Thursday, June 11, 2009
China demands US return Uighurs
Uighurs in Guanatamo detention centre (file photograph)
The Uighurs at Guantanamo have been declared not to be enemy combatants
China has demanded the return of 17 Chinese Muslim Uighur detainees held by the United States at Guantanamo Bay.
America should "stop handing over terrorist suspects to any third country," foreign ministry spokesman Qin Gang said.
Palau, a former US Pacific territory which does not recognise China, has agreed to accept the ethnic Uighurs.
US President Barack Obama has ordered the Guantanamo detention centre closed by early next year.
Some 22 Uighurs were captured by United States forces during their invasion of Afghanistan and taken to the detention base in Cuba but were found not to be enemy combatants four years ago.
Albania re-settled five of them in 2006 but, correspondents say, fear of Chinese retaliation has prevented Tirana from further cooperation.
Ethnically Turkic Muslims, mainly in Xinjiang
Made bid for independent state in 1940s
Sporadic violence in Xinjiang since 1991
Uighurs worried about Chinese immigration and erosion of traditional culture
The US has been reluctant to send the Uighurs back to China for fear they will be tortured or executed.
There are more than eight million Uighurs living in the Chinese province of Xinjiang, a vast area of western China that borders Central Asia.
Correspondents say many members of the mainly Muslim community say they suffer Chinese political and religious persecution.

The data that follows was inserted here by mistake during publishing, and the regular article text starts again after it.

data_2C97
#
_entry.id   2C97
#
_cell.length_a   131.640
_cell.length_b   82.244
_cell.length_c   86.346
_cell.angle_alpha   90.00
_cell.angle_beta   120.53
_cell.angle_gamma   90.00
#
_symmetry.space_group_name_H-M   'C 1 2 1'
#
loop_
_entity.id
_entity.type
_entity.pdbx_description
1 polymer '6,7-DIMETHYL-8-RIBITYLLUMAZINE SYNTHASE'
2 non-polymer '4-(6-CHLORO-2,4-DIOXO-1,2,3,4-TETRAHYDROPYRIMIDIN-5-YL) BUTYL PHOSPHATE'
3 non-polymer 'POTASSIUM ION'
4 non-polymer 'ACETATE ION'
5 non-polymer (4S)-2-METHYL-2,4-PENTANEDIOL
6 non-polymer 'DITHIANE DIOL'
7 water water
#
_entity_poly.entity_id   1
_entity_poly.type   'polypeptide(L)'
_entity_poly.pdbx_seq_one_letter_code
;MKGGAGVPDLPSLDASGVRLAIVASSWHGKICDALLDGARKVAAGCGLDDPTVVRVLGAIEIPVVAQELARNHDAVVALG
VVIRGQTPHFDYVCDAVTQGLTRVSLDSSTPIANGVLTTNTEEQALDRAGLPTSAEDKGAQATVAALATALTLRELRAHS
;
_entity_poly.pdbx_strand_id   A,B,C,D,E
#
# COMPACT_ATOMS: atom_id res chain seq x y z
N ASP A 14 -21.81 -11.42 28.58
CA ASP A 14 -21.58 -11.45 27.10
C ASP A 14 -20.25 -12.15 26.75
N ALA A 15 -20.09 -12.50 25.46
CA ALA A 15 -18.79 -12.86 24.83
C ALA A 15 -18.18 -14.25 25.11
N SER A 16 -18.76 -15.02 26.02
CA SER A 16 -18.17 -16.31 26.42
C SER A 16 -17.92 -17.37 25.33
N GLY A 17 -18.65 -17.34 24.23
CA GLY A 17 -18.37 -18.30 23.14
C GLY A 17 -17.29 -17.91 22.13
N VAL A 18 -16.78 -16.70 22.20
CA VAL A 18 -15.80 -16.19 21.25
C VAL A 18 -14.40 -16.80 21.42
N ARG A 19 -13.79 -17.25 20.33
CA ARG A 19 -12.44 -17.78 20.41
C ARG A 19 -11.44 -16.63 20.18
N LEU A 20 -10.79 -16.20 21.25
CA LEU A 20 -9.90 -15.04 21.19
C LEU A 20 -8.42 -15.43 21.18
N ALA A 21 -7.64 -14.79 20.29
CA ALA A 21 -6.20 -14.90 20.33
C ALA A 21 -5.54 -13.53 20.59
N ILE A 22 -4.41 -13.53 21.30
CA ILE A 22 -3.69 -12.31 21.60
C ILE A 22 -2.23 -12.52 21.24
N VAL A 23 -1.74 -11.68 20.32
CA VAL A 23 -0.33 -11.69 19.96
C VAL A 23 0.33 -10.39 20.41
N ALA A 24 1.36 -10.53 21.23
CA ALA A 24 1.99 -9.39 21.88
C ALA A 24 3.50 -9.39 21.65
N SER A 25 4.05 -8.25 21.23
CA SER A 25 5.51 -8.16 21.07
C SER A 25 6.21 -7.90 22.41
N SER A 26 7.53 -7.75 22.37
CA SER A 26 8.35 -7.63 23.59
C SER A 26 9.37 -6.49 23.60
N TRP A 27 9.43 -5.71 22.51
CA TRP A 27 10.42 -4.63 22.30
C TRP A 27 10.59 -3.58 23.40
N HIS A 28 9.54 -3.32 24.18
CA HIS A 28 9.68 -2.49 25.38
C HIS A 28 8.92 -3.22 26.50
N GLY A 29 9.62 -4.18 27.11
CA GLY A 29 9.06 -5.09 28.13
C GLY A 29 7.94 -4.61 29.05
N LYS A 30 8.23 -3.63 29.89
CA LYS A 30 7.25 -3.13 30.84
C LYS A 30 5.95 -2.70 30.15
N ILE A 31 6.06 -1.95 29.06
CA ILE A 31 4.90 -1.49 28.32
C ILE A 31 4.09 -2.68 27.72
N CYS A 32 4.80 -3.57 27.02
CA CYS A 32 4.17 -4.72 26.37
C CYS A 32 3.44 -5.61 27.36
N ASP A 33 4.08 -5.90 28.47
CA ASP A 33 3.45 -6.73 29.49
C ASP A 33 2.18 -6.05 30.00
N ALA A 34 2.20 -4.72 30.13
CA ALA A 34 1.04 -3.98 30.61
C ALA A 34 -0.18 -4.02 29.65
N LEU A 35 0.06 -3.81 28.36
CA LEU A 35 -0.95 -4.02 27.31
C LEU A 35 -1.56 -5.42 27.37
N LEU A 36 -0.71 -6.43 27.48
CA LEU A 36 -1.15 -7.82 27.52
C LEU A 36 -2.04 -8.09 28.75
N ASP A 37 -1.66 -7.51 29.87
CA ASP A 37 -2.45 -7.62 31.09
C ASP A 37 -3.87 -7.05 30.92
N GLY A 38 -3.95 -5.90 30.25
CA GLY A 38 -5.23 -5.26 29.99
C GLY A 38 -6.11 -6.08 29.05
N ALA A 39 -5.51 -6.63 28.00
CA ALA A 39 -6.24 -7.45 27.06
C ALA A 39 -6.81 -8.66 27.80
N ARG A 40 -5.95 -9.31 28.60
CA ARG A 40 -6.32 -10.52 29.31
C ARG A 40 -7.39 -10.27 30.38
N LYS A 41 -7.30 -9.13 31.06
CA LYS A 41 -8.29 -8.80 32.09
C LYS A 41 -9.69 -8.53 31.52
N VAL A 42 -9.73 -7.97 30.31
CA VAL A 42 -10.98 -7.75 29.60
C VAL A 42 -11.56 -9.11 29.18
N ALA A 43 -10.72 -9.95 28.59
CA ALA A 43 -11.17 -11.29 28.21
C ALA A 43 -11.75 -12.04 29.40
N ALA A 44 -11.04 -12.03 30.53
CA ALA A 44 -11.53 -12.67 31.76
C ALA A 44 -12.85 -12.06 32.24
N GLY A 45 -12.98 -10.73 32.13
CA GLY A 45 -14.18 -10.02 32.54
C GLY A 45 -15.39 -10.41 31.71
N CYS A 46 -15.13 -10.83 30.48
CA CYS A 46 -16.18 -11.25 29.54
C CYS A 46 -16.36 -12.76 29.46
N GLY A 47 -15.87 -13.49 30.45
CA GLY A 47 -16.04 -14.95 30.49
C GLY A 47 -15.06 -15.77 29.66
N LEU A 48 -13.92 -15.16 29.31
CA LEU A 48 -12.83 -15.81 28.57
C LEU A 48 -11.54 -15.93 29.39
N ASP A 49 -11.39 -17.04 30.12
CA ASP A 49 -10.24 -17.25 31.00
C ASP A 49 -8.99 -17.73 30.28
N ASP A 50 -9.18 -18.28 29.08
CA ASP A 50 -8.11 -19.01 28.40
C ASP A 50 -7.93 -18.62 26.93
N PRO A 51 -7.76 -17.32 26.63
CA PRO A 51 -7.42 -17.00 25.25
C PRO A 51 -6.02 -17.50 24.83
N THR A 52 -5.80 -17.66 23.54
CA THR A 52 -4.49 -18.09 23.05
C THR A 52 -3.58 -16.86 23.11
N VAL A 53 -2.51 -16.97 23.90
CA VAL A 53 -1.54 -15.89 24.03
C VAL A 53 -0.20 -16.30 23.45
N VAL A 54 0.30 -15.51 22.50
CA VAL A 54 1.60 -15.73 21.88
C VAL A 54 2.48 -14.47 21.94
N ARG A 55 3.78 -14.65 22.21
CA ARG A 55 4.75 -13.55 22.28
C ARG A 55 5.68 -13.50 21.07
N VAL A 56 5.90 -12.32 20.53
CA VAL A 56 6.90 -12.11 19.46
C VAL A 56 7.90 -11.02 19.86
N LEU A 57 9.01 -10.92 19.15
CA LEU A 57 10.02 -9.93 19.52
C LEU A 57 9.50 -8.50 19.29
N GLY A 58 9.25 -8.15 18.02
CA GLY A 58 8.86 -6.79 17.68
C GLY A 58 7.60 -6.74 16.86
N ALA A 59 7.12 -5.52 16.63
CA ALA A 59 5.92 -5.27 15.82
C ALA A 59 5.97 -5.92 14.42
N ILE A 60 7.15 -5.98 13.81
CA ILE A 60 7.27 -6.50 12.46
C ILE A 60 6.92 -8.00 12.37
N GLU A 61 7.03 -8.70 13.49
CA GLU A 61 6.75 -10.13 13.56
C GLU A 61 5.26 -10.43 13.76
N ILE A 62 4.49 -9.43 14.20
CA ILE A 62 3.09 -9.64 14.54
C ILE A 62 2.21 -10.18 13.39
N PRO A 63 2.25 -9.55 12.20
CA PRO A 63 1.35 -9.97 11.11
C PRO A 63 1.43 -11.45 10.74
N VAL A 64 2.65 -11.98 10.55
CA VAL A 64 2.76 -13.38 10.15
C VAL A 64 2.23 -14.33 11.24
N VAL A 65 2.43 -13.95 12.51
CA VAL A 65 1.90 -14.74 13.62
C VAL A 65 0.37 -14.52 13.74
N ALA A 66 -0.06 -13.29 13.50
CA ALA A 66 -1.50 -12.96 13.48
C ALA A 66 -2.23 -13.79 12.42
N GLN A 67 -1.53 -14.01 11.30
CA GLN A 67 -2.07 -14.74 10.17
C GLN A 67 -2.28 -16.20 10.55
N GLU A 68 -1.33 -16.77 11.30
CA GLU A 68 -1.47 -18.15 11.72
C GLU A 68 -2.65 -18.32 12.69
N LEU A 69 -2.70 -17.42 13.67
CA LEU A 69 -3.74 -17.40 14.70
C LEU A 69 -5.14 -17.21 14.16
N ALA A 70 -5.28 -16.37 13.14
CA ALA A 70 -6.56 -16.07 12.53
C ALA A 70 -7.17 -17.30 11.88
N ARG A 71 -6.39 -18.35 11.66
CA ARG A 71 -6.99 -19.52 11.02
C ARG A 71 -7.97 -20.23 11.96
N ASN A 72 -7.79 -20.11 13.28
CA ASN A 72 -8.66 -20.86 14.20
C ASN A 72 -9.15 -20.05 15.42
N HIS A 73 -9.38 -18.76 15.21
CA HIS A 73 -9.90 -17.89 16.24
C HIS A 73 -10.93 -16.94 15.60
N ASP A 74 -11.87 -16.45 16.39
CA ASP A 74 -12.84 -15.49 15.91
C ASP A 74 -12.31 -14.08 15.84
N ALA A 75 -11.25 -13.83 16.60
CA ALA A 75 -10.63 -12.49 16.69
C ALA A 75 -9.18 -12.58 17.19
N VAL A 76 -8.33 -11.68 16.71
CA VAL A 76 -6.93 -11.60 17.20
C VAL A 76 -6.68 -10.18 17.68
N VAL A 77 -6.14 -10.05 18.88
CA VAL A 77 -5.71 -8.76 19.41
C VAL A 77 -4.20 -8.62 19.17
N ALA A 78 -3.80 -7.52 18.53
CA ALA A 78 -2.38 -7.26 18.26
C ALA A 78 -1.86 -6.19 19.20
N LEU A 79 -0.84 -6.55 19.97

Beijing says Uighur insurgents are leading an Islamic separatist movement.
China says the 17 due to be sent from Guantanamo to Palau are members of the East Turkestan Islamic Movement, which is on the United Nations list of terrorist groups.
"China urges the US to implement the UN Security Council's relevant resolutions and its international obligations on counter-terrorism," Mr Qin said.
US officials asked Palau President Johnson Toribiong on 4 June to accept some or all of the remaining 17 Uighur detainees due to strong US congressional opposition to releasing them on US soil.
Mr Toribiong said his government had "agreed to accommodate the United States of America's request to temporarily resettle in Palau up to 17 ethnic Uighur detainees ... subject to periodic review."
US military guards escort a Guantanamo detainee (6 December 2006)
The US has 50 to 60 detainees whom it has been unable to repatriate
In a statement, he said his tiny country is "honoured and proud" to resettle the detainees, who have been found not to be "enemy combatants".
He said the agreement was a "humanitarian gesture", which had nothing to do with the upcoming review of the Compact of Free Association, under which the US gives large sums to Palau.
Palau, with a population of about 20,000, is an archipelago of eight main islands plus more than 250 islets located some 800 km (500 miles) east of the Philippines in the Pacific Ocean.
Palau has retained close ties with the United States since independence in 1994 when it signed the Free Compact of Association with the US. It relies heavily on the US for aid and defence.